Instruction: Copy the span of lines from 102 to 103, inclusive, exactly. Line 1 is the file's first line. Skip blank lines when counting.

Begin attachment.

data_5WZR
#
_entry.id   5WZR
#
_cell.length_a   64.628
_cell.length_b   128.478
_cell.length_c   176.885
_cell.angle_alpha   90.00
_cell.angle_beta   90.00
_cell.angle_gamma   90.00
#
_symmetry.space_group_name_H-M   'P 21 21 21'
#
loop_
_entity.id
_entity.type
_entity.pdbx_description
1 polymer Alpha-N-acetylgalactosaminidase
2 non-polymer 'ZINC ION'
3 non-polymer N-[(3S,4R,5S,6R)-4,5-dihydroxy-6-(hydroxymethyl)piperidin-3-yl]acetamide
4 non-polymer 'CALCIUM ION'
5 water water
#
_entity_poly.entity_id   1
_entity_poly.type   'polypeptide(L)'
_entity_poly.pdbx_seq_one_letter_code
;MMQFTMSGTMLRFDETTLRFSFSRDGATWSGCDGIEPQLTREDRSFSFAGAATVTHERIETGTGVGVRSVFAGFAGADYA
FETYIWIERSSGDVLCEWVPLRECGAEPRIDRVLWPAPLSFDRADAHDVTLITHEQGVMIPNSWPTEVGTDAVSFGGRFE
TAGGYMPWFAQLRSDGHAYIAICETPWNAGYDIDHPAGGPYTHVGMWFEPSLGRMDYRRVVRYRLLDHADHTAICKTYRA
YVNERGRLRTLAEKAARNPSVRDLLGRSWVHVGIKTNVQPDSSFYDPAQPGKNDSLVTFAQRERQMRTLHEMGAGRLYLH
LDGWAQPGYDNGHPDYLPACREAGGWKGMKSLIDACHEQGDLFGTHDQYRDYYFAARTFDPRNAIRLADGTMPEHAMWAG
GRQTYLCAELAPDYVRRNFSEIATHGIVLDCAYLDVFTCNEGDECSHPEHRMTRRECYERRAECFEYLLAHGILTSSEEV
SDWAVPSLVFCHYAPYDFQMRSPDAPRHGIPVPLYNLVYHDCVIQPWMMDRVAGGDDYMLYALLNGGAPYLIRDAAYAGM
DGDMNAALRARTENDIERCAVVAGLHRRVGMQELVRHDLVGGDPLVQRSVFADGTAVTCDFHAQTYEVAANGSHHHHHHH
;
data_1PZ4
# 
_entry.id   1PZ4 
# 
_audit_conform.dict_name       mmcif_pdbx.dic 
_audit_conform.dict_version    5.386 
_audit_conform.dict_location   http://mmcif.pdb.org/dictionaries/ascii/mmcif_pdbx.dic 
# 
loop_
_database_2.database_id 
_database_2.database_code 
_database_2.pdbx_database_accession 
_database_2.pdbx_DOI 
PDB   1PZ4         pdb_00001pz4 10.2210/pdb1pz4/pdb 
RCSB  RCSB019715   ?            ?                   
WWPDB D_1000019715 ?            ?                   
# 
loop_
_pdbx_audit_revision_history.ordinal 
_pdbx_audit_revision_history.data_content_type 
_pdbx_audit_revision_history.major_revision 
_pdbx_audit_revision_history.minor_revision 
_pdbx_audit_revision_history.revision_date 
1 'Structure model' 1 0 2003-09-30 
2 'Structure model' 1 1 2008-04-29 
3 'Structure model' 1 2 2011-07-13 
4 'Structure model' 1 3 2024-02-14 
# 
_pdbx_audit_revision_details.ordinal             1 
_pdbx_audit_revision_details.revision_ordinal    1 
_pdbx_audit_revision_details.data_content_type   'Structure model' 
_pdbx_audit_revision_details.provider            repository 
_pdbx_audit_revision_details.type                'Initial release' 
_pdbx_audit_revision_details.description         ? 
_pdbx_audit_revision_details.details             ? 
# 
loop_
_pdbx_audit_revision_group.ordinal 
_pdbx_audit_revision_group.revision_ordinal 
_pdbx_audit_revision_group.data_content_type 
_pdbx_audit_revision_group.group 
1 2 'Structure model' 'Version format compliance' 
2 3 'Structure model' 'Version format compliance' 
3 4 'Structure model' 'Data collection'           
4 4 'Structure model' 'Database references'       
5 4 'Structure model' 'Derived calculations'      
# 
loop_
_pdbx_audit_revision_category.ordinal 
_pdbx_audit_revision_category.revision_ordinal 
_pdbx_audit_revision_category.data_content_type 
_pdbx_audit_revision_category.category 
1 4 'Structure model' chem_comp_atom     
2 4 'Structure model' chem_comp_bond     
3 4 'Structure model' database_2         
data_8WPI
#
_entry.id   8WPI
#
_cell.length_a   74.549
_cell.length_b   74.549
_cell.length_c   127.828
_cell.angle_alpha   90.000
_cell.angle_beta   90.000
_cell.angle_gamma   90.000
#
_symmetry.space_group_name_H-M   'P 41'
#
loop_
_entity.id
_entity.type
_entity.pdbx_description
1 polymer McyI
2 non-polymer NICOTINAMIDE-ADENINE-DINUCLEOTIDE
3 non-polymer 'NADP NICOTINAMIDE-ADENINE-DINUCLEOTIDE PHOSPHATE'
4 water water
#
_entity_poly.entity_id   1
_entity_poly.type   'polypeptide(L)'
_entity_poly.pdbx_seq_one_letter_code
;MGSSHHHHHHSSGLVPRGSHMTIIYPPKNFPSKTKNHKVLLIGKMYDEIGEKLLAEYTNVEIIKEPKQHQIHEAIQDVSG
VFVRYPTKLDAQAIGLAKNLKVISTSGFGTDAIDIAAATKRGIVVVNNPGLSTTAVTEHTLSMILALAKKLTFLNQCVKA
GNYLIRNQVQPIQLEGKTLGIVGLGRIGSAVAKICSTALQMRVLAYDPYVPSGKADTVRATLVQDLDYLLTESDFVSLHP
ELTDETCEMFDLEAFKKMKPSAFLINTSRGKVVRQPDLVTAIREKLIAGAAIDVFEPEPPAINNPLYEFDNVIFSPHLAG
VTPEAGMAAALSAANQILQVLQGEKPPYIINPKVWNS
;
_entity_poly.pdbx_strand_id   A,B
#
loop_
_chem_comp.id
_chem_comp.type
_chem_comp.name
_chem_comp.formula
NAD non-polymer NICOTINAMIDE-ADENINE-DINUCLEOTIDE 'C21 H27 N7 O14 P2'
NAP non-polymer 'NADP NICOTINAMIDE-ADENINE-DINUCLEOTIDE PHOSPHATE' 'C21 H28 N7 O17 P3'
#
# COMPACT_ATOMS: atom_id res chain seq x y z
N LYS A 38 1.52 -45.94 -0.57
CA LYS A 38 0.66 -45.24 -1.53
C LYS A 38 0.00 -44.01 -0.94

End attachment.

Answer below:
_symmetry.space_group_name_H-M   'P 41'
#